Finding which PDFs are not text searchable
If you have a very large set of PDFs, and you're uncertain about which files have searchable text, you can set up an Adobe action utilizing the Preflight tool to find which files contain no, or very few text objects.
In the Actions Wizard, add the Preflight option from the Document Processing menu:
Click on 'Specify Settings' for the Preflight action, and in the dialog box select the option for 'Acrobat Pro DC 2015 Profiles'
Then in the long menu to the right select the option to 'List page objects, grouped by type of object'
Choose the option to create a report for either successes or errors and set a folder for these reports, and check off the box to display a summary PDF.
Also choose the option in the Save & Export menu to save each file processed by Preflight. Click on the icon to the right to get the option to set a specific local folder to save the reports to.
When it's run the action will give you the option to add multiple files:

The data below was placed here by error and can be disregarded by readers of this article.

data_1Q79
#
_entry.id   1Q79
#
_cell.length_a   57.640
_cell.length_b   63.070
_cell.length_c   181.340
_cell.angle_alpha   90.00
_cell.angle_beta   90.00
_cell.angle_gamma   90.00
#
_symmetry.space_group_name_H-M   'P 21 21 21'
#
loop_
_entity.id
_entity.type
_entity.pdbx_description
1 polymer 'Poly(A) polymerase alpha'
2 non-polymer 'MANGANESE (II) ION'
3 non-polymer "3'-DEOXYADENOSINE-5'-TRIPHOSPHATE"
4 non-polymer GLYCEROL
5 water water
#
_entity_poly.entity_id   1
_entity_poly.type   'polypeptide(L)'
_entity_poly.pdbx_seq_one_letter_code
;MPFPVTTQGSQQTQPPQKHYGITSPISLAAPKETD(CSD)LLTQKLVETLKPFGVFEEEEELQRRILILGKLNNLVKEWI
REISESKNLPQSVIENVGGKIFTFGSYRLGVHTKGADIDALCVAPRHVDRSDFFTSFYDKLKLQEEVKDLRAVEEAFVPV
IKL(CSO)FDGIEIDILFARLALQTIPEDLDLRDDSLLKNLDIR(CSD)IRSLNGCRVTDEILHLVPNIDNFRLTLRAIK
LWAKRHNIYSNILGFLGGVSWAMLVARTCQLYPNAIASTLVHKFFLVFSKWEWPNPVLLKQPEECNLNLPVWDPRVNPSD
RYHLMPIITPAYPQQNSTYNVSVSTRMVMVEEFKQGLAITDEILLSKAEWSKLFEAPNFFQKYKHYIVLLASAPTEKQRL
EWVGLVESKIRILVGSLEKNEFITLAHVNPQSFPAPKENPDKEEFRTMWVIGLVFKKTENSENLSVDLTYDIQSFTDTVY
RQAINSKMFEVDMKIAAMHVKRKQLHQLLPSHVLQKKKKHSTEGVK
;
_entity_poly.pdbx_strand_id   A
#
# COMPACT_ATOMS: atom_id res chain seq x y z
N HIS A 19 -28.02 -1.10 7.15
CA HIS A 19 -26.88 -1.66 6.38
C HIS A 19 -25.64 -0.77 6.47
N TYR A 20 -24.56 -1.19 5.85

The action will generate a PDF portfolio with multiple PDFs for each original PDF. Select all of the PDFs in the portfolio, and then right click and select the option to extract each PDF from the portfolio.
Then combine the reports into a single PDF file, and then save the text of the report to a text file . . .
Open the text file in a text editor, and run a find and replace to make sure that the captions, 'File name:'; 'Path:'; 'Text Objects'; 'Vector Objects' each appear at the beginning of a new line.
Then paste the text into column A of an Excel spreadsheet. In column B enter this formula:
. . . start in cell B2, and then pull down using CTRL + D. In cell C2 do the same with this formula:
Note that in the reports the text object count for a file is listed before the file name.
When you filter for any entries in column C, you'll see how many text objects are in each file:
Keep in mind that a file which has a lot of text which still needs to be OCR'd, may have a few text objects used in an exhibit slip sheet, headers, footers, and so forth. Review any file that has a small number of text objects based on the overall page count.